The win against Wisconsin marks Frese’s 499th win at Maryland, tying the Maryland women’s basketball record held by Chris Weller for most wins as a head coach. Weller achieved this feat in 27 seasons with the Terps while Frese is in just her 19th year with the team.

“It is special. When you see different milestones, there’s not another team I’d rather do it with,” Frese said. “I have loved every single moment going through this season.”

The Terps dominated from the minute they stepped on the floor. Wisconsin won the opening tip, but as it was looking to pass the ball, senior forward Chloe Bibby got a hand on it, swiped the ball away and took it herself down to the left side of the hoop for the layup.

The Badgers answered with a pair of jumpers, but Maryland was determined to come out hot and went on a 14-2 run that lasted about four and a half minutes.

With six and a half minutes to go in the first quarter, the Terps were shooting a perfect 6-for-6 from the field and were 2-for-2 from behind the arc, forcing Wisconsin to call a timeout.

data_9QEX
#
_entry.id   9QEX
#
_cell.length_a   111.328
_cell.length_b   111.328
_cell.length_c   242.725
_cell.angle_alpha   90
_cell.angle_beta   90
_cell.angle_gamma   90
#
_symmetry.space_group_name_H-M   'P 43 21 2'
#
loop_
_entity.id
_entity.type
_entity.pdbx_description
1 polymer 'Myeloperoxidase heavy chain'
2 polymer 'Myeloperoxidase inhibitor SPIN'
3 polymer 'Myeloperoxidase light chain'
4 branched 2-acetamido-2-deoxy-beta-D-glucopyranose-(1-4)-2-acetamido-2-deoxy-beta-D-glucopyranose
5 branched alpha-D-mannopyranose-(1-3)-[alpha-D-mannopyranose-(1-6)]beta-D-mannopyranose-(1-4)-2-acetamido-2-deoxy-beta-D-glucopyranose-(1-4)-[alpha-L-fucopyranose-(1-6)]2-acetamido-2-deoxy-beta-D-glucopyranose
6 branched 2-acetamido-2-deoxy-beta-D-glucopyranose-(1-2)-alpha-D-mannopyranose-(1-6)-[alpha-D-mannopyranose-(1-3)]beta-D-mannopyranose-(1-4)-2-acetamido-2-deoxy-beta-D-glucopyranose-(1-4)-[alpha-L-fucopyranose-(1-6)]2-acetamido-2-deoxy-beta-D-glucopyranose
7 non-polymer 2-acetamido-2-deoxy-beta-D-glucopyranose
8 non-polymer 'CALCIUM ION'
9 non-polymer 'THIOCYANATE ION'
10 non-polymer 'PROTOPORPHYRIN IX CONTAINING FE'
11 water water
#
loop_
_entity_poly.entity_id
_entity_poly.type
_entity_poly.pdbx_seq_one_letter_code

Maryland didn’t let off the gas out of the timeout. As Wisconsin had the ball, Diamond Miller and Ashley Owusu brought the pressure, forcing a travel to continue to hold Wisconsin scoreless.

“There’s great pride in the locker room. What I like is that we said our defense needed to catch up with our offense and we are starting to see defensively just the trust level and being able to be there,” Frese said.

Maryland’s defense continued to push by forcing four turnovers and scoring five points off the takeaways, but once Wisconsin hit their first field goal in over four and a half minutes, it went on a 6-0 run of their own.